STATION = ['STATION {}'.format(x) for x in potential_stations]
  demand = dict(polyflows[polyflows.inflow>0]['inflow']) #setting up the demand dictionary
  STATION_dict = dict(zip(STATION, potential_stations))
  
  #installation cost decay from center (given a vector of distances from a central location)
  costs_from_cen = 150000 - 1.5*dists_from_cen**1.22
  install_cost = {key: costs_from_cen[val] for key, val in STATION_dict.items()} #installation costs
  max_capacity = {key: 100000 for key in FACILITY} #maximum capacity
  
  #setting up the transportation costs given a distance cost matrix (computed as pairwise shortest paths in the underlying air 
  #traffic network)
  transp = {}
  for loc in potential_stations:
      cost_dict = dict(zip(COSTUMERS, costmat_full[loc][COSTUMERS]))
      transp['STATION {}'.format(loc)] = cost_dict

  # SET PROBLEM VARIABLE
  prob = LpProblem("STATIONLocation", LpMinimize)

  # DECISION VARIABLES
  serv_vars = LpVariable.dicts("Service", 
                              [
                                  (i,j) for i in COSTUMERS for j in STATION
                              ], 0)
  use_vars = LpVariable.dicts("Uselocation", STATION, 0,1, LpBinary)

  # OBJECTIVE FUNCTION

  prob += lpSum(actcost[j]*use_vars[j] for j in STATION) + lpSum(transp[j][i]*serv_vars[(i,j)]
                                                                 for j in STATION for i in COSTUMERS)

  # CONSTRAINTS
  for i in COSTUMERS:
      prob += lpSum(serv_vars[(i,j)] for j in STATION) == demand[i] #CONSTRAINT 1

  for j in STATION:
      prob += lpSum(serv_vars[(i,j)] for i in COSTUMERS) <= maxam[j]*use_vars[j]

  for i in COSTUMERS:
      for j in STATION:
          prob += serv_vars[(i,j)] <= demand[i]*use_vars[j]
          
  # SOLUTION

  prob.solve()
  print("Status: ", LpStatus[prob.status])

  # PRINT DECISION VARIABLES
  TOL = .0001 #tolerance for identifying which locations the algorithm has chosen
  for i in STATION:
      if use_vars[i].varValue > TOL:
          print("Establish drone station at site ", i)

  for v in prob.variables():
      print(v.name, " = ", v.varValue)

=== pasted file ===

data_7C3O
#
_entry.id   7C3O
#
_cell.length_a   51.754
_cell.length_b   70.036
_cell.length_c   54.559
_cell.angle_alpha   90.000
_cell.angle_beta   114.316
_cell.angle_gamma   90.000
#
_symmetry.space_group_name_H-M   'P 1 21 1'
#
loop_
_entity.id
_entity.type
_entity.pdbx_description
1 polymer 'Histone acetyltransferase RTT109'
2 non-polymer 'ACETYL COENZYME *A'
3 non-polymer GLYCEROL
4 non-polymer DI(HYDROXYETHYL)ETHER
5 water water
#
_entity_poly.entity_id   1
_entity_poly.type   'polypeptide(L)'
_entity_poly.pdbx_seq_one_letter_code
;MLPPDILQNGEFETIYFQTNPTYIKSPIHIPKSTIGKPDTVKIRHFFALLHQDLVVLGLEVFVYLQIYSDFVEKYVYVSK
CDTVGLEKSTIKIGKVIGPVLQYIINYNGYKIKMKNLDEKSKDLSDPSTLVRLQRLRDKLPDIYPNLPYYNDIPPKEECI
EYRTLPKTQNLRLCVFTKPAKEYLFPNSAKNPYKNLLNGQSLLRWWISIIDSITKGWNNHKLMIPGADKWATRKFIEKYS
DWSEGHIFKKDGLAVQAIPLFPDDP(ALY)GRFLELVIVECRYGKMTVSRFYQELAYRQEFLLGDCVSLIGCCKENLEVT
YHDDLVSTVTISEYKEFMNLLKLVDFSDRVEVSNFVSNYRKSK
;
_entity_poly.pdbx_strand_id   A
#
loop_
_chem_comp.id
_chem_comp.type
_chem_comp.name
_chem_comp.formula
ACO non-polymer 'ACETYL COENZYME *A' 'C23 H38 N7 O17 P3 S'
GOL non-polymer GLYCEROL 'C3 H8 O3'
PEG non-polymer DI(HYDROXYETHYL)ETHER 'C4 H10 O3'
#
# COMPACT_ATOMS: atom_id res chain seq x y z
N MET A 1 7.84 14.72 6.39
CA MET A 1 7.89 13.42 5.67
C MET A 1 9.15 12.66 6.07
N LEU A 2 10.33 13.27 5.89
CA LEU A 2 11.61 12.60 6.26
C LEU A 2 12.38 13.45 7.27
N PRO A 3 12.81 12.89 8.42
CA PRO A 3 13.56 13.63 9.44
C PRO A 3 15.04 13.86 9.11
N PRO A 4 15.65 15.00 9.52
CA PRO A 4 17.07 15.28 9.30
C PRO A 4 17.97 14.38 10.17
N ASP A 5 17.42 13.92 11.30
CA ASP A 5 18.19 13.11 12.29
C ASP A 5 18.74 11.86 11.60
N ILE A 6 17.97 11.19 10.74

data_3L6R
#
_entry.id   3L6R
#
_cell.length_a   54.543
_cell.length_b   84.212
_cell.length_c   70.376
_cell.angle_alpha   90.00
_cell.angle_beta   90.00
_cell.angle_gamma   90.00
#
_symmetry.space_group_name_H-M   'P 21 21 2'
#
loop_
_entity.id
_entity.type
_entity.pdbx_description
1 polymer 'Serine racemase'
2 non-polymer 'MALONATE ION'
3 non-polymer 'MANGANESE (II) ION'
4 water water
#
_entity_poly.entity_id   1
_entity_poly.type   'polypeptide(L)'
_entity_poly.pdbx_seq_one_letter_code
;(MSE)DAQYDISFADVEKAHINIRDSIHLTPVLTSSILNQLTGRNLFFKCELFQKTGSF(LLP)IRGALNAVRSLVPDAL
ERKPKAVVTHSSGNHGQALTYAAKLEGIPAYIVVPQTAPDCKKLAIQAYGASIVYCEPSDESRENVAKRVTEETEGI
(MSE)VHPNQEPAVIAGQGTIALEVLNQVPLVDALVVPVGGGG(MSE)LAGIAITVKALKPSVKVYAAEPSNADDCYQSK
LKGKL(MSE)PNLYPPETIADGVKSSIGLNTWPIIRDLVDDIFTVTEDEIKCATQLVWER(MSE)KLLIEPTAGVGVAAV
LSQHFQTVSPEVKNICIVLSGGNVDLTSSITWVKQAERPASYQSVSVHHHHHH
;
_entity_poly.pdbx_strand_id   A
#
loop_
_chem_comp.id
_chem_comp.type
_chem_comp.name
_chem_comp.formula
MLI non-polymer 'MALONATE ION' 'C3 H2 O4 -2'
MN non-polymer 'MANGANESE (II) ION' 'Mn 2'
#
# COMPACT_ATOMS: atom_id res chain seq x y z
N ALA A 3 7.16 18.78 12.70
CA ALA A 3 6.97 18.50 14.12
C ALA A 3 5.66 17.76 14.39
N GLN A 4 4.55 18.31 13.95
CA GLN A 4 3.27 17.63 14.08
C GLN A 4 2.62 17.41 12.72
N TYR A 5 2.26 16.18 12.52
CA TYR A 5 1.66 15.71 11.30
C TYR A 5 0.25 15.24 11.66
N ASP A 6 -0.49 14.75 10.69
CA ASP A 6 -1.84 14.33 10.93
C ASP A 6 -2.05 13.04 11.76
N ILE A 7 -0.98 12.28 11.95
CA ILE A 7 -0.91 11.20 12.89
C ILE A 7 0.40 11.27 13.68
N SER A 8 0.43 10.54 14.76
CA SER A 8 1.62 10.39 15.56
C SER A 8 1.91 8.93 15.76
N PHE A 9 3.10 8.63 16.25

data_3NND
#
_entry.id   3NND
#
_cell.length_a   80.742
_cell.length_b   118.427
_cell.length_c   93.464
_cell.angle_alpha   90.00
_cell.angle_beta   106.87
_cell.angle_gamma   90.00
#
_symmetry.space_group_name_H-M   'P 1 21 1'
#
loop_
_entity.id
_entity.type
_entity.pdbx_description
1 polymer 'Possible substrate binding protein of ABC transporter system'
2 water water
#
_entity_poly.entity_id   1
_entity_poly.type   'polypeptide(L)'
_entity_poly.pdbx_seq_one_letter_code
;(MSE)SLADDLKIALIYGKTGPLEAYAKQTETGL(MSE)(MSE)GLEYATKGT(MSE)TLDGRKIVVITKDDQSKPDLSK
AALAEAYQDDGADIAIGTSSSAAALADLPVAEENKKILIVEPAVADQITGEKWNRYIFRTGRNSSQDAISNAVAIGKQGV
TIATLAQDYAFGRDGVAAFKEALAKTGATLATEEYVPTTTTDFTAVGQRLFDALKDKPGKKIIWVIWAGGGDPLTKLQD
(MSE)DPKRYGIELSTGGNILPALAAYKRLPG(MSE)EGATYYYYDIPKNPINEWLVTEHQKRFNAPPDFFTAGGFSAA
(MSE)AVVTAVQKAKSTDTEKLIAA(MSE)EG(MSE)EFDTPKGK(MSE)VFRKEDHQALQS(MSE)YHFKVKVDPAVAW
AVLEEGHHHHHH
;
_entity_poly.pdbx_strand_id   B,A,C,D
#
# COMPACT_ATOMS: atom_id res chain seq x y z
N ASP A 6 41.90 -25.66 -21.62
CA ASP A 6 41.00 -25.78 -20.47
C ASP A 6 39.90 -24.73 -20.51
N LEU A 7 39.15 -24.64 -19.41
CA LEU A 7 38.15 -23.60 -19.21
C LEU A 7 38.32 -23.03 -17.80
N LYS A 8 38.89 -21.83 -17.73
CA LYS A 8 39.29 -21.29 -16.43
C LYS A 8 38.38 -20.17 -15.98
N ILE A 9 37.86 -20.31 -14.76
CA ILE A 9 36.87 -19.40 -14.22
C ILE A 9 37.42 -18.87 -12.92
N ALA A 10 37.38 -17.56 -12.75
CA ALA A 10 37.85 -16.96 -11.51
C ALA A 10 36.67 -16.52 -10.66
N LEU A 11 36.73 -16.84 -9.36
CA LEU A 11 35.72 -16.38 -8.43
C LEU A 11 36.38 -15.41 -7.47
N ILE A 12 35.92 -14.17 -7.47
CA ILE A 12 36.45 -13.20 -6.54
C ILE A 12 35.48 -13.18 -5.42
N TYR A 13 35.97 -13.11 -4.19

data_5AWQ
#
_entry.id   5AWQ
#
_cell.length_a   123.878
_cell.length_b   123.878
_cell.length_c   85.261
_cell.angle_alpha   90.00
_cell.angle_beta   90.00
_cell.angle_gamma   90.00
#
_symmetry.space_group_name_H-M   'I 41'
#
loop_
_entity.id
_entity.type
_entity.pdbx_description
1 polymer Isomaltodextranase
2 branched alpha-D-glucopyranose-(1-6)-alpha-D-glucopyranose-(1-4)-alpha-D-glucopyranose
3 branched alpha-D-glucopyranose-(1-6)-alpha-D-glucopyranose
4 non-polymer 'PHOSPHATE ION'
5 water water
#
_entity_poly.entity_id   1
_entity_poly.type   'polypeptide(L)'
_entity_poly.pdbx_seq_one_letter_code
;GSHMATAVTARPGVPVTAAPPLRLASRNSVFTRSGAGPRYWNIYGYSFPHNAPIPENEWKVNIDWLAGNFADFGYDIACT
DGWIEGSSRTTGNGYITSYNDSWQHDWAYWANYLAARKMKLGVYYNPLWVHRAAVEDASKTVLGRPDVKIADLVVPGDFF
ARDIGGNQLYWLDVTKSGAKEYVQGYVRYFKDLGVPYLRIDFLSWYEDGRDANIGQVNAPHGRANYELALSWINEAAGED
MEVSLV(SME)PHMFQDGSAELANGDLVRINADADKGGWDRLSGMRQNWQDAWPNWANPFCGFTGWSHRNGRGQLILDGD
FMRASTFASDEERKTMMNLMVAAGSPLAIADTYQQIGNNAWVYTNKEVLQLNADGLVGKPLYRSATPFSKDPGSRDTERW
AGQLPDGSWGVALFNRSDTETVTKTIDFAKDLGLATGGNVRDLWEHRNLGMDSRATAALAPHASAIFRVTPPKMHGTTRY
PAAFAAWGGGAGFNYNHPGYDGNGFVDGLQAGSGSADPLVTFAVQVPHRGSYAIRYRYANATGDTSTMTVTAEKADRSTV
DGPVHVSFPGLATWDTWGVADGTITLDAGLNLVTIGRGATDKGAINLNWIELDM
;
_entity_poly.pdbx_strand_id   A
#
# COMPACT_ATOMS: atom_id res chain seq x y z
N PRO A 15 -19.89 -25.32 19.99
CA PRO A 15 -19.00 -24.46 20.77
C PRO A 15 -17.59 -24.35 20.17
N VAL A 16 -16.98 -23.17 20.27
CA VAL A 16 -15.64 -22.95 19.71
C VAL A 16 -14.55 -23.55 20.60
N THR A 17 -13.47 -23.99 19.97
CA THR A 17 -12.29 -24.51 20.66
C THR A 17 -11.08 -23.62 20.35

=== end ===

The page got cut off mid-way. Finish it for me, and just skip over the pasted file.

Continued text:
# PRINT OPTIMAL SOLUTION
  print("The total cost of installing and operating drones = ", value(prob.objective))


The four solutions

Solving the optimization problem above yields the following solutions for configurations A and B:

Yerevan solutions 1

and for C and D:

Yerevan solutions 2

A small animation for the exisiting street network configuration to illustrate the system dynamics: Alt Text

We see from the plots that while there is a common optimization pattern across all four arrangements with roughly similar optimal numbers of drone stations (from 8 to 11) and similar spatial clustering of large supplier stations (larger circles denote larger supply), the optimal locations and demand coverage areas (shown in colors) vary a lot!

This means that small variations in air traffic path way designs can have a huge impact on the optimal locations of drone stations, the geographical area covered by each station, and the volume of air traffic in different areas. We can also look at the optimal total cost for each air path way system. In particular, we find that the best path way system is the Cartesian grid (~2.5 million $), then the existing street network (~4.1 million $), then the labyrinthine system (~4.5 million $) and the worst is its minimum spanning tree (~6 million $). We see that the results hint at the tradeoffs future planners will have to face: cost vs. safety vs. aesthetics vs. practicality.

Conclusion

In this post, we attempted to raise awareness and alert architects, urban planners, and policy makers to the dramatic changes unmanned aerial vehicle technology is about to bring to our cities. We looked at the case of Yerevan and solved a simple mathematical optimization problem for finding the best locations for drone docking stations to serve the demand (both commercial as well as city operations such as emergency services). We saw how differences in planning the urban air space could have a large impact on the solution of the aforementioned problem. Unlike the urban street space, which, for the most part of its existence has evolved gradually, the urban air space will have to be planned, designed and deployed in comparably miniscule time frames.

There will obviously be many more variables to consider when solving the facility location problem in a real setting making optimization problems much harder to solve. For instance, in our example we assumed a one-off demand structure, while in most real-world settings the demand is volatile calling for stochastic optimization.

However, the objective of this post was not to provide a manual for solving the drone station location problem (let’s leave it to operations research professionals), but to show its impact on urban space and mobility, and to point at the necessity to extend urban planners’ and other city enthusiasts’ scope of interest.